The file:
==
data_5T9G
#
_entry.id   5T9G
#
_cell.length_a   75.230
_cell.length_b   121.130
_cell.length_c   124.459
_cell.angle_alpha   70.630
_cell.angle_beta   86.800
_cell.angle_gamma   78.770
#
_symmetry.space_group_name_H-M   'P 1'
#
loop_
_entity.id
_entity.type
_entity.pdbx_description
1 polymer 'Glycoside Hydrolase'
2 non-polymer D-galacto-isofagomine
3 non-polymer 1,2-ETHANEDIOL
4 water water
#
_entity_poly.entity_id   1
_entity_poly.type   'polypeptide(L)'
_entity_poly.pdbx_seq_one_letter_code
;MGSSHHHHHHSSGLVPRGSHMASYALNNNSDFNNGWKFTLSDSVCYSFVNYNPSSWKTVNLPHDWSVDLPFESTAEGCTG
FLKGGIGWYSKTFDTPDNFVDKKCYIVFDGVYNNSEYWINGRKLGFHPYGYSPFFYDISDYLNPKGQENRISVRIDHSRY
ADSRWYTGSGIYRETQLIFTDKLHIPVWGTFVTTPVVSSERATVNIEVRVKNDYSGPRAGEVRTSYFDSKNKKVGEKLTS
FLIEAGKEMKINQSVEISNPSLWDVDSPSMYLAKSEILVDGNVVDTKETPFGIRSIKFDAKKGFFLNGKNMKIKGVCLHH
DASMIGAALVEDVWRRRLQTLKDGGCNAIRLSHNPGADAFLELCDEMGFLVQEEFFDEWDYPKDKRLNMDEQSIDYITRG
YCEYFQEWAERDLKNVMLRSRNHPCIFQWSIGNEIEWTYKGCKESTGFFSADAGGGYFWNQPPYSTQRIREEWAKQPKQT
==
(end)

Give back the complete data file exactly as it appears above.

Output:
data_5T9G
#
_entry.id   5T9G
#
_cell.length_a   75.230
_cell.length_b   121.130
_cell.length_c   124.459
_cell.angle_alpha   70.630
_cell.angle_beta   86.800
_cell.angle_gamma   78.770
#
_symmetry.space_group_name_H-M   'P 1'
#
loop_
_entity.id
_entity.type
_entity.pdbx_description
1 polymer 'Glycoside Hydrolase'
2 non-polymer D-galacto-isofagomine
3 non-polymer 1,2-ETHANEDIOL
4 water water
#
_entity_poly.entity_id   1
_entity_poly.type   'polypeptide(L)'
_entity_poly.pdbx_seq_one_letter_code
;MGSSHHHHHHSSGLVPRGSHMASYALNNNSDFNNGWKFTLSDSVCYSFVNYNPSSWKTVNLPHDWSVDLPFESTAEGCTG
FLKGGIGWYSKTFDTPDNFVDKKCYIVFDGVYNNSEYWINGRKLGFHPYGYSPFFYDISDYLNPKGQENRISVRIDHSRY
ADSRWYTGSGIYRETQLIFTDKLHIPVWGTFVTTPVVSSERATVNIEVRVKNDYSGPRAGEVRTSYFDSKNKKVGEKLTS
FLIEAGKEMKINQSVEISNPSLWDVDSPSMYLAKSEILVDGNVVDTKETPFGIRSIKFDAKKGFFLNGKNMKIKGVCLHH
DASMIGAALVEDVWRRRLQTLKDGGCNAIRLSHNPGADAFLELCDEMGFLVQEEFFDEWDYPKDKRLNMDEQSIDYITRG
YCEYFQEWAERDLKNVMLRSRNHPCIFQWSIGNEIEWTYKGCKESTGFFSADAGGGYFWNQPPYSTQRIREEWAKQPKQT